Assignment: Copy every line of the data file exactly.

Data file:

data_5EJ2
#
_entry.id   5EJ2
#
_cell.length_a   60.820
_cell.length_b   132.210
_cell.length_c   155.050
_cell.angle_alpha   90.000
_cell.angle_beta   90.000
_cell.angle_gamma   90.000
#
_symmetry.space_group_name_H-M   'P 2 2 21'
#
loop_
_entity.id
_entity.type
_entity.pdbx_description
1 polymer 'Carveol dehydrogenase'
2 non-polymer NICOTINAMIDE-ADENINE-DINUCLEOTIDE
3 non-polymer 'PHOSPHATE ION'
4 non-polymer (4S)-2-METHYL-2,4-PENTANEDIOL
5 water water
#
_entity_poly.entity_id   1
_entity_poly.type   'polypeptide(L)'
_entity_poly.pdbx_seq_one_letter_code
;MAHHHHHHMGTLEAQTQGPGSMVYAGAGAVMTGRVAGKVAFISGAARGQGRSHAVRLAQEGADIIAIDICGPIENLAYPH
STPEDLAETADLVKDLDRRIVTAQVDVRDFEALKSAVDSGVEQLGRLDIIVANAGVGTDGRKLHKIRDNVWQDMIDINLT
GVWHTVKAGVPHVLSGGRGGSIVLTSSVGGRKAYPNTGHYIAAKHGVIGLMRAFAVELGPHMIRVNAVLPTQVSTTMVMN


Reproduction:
data_5EJ2
#
_entry.id   5EJ2
#
_cell.length_a   60.820
_cell.length_b   132.210
_cell.length_c   155.050
_cell.angle_alpha   90.000
_cell.angle_beta   90.000
_cell.angle_gamma   90.000
#
_symmetry.space_group_name_H-M   'P 2 2 21'
#
loop_
_entity.id
_entity.type
_entity.pdbx_description
1 polymer 'Carveol dehydrogenase'
2 non-polymer NICOTINAMIDE-ADENINE-DINUCLEOTIDE
3 non-polymer 'PHOSPHATE ION'
4 non-polymer (4S)-2-METHYL-2,4-PENTANEDIOL
5 water water
#
_entity_poly.entity_id   1
_entity_poly.type   'polypeptide(L)'
_entity_poly.pdbx_seq_one_letter_code
;MAHHHHHHMGTLEAQTQGPGSMVYAGAGAVMTGRVAGKVAFISGAARGQGRSHAVRLAQEGADIIAIDICGPIENLAYPH
STPEDLAETADLVKDLDRRIVTAQVDVRDFEALKSAVDSGVEQLGRLDIIVANAGVGTDGRKLHKIRDNVWQDMIDINLT
GVWHTVKAGVPHVLSGGRGGSIVLTSSVGGRKAYPNTGHYIAAKHGVIGLMRAFAVELGPHMIRVNAVLPTQVSTTMVMN